OpenAI explains on its website that ChatGPT is a sibling model to InstructGPT, which is trained to follow the instruction in a prompt and provide a detailed response. The model uses Reinforcement Learning from Human Feedback (RLHF), using the same methods as InstructGPT (from the GPT-3.5 series) but with tweaks to the data collection setup. ChatGPT finished training in early 2022. ChatGPT and GPT-3.5 were trained on an Azure AI supercomputing infrastructure. GPT-3.5 refers to the series of models trained on a mix of text and code before the fourth quarter of 2021, according to OpenAI.

ChatGPT, as I explained above, is based on the GPT-3.5 series. Alphabet-owned Deepmind (which Google acquired in 2014) has a similar AI-powered chatbot called Sparrow, which has not made waves. Sparrow, too, is described as a “dialogue agent that’s useful and reduces the risk of unsafe and inappropriate answers. The AI agent is designed to talk with a user, answer questions, and search the internet using Google when it’s helpful to look up evidence to inform its responses”.

DeepMind acknowledges that training a conversational AI is challenging because it’s hard to decipher what makes a dialogue effective. DeepMind used a form of reinforcement learning (RL) based on people’s feedback to address the issue. The preference feedback of the participants was used to train a model for the usefulness of its answer. The model was also trained to desist from making “threatening statements” and “hateful or insulting comments”. DeepMind researchers also provided rules around possibly harmful advice and not claiming to be a person.

Sparrow currently focuses on English, but it is evident that DeepMind researchers are working to ensure similar results across other languages and cultural contexts. And though it was released in September 2022, Sparrow is not well known as it has not been released for public feedback and testing as was ChatGPT (which is free for testing, but we may have to pay for it soon), which made the latter a darling of the masses.

What next? LLMs are increasing in size. Google’s BERT, for instance, was trained with 340 million parameters, while GPT-3 has 175 billion parameters. Megatron-Turing NLG, a model released in 2022 by Nvidia and Microsoft, is trained with 530 billion parameters. Google’s Pathways Language Model (PaLM) consists of 540 billion parameters, while Google Brain’s open-sourced ‘Switch Transformer’ natural language processing (NLP) AI model scales up to 1.6 trillion parameters. A team from OpenAI, creators of the GPT-3 model, found that NLP performance does scale with a number of parameters–essentially parts of the model learned from historical training data and those that define the skill of the model on a problem, such as generating text. A model can acquire more granular knowledge and improve its predictions with an increase in parameters.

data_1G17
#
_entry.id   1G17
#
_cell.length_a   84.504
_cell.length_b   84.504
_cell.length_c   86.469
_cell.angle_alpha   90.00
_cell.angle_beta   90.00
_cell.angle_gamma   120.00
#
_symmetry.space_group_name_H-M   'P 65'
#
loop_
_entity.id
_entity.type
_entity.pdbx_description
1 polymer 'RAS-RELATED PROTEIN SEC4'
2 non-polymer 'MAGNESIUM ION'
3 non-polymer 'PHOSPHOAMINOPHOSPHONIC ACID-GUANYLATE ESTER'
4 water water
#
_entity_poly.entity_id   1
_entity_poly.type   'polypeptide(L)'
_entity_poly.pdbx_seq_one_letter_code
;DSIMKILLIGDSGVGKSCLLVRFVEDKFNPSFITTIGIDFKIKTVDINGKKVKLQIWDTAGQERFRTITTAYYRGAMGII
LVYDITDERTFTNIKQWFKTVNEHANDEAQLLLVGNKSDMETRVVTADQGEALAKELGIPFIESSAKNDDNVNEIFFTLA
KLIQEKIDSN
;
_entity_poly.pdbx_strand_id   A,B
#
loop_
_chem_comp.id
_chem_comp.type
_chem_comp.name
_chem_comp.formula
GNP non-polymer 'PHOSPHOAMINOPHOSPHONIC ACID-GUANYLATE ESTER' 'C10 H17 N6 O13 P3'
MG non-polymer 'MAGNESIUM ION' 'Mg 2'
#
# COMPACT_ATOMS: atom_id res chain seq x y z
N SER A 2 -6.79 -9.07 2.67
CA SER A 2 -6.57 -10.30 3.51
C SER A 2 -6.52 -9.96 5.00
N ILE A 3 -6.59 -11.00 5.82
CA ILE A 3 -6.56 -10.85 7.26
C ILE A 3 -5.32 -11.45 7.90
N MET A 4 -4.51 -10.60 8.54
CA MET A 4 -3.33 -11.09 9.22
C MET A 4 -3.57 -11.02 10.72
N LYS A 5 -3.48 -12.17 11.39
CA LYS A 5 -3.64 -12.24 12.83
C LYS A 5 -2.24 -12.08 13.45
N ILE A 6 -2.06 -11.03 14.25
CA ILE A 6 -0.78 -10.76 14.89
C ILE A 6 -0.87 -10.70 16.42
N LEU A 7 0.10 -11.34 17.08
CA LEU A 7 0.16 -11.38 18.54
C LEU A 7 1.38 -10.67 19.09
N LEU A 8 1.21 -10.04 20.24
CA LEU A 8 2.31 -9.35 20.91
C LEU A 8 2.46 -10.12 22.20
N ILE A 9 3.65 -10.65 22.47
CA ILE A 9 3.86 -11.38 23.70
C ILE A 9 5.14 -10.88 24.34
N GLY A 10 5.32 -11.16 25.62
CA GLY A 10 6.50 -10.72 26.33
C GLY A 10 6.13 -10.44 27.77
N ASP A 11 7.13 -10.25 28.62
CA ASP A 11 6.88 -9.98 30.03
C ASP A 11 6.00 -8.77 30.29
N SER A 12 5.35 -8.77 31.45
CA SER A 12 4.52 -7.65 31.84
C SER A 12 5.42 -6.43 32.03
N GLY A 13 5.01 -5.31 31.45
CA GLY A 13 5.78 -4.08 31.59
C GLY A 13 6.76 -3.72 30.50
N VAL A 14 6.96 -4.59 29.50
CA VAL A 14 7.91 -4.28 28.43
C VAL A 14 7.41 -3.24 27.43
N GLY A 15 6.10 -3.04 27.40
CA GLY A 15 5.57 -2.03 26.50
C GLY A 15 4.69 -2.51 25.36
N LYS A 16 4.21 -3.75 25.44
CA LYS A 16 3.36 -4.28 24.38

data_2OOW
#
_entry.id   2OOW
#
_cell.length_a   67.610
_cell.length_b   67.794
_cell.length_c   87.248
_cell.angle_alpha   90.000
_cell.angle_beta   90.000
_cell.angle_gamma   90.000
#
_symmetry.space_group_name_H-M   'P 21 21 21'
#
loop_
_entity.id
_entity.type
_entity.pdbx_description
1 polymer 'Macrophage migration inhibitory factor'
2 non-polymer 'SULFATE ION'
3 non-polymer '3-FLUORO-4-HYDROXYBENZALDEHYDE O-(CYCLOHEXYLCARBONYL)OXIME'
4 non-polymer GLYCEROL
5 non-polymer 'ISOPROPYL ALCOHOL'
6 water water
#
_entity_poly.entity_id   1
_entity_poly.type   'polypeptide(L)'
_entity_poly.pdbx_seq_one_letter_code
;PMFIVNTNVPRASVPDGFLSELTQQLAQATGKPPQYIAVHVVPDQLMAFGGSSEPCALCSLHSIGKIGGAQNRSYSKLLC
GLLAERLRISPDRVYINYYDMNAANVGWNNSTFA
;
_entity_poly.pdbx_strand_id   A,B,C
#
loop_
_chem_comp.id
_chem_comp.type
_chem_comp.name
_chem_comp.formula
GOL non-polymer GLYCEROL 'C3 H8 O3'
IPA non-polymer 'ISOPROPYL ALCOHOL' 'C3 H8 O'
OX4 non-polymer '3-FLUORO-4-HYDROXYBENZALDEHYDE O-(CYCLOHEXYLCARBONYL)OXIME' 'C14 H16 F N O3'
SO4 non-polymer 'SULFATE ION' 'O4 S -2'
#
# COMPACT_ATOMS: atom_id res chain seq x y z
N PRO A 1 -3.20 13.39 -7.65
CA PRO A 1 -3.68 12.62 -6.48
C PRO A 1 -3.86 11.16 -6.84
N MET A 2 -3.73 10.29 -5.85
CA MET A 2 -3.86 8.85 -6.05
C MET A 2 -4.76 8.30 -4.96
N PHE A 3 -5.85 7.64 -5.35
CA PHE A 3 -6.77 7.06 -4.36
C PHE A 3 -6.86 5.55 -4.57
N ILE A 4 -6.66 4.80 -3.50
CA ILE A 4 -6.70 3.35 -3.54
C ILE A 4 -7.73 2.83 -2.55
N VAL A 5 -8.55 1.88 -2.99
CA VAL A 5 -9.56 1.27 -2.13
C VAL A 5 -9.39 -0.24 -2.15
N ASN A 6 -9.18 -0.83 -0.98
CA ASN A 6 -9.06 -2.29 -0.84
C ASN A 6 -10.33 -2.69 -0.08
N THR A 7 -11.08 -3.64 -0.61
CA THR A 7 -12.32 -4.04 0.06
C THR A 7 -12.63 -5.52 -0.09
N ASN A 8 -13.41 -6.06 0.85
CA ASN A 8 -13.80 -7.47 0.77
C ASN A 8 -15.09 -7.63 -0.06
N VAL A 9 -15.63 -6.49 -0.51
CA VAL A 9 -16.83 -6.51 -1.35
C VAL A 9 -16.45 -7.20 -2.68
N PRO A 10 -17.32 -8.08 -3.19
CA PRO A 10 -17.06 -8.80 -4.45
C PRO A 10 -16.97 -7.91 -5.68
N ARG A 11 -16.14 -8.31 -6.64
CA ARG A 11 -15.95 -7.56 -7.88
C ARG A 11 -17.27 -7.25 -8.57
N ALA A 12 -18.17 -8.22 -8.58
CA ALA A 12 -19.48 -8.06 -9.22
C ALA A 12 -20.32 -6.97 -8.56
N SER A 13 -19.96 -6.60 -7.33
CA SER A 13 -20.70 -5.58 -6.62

All these developments indicate that such AI-powered chatbots will transform content creation methods even as they make many content creators redundant, especially if the latter does not figure out ways to complement and use these tools. Institutions and lecturers around the world have begun urging authorities to review the way in which courses are assessed over concerns that students are using ChatGPT to write papers that can be tantamount to plagiarising since there is no mention of sources and links. It’s also important to note that just as the internet rewired our brains, tools such as ChatGPT and Sparrow may do likewise. With the advent of calculators, for instance, few can do maths in their heads today.

The release of GPT-4, which is expected to significantly outperform GPT-3 with its rumoured 100 trillion parameters, will only raise more such questions by making tools like ChatGPT write better than most humans. But there will be room for original ideas and content creators. Well! At least for now.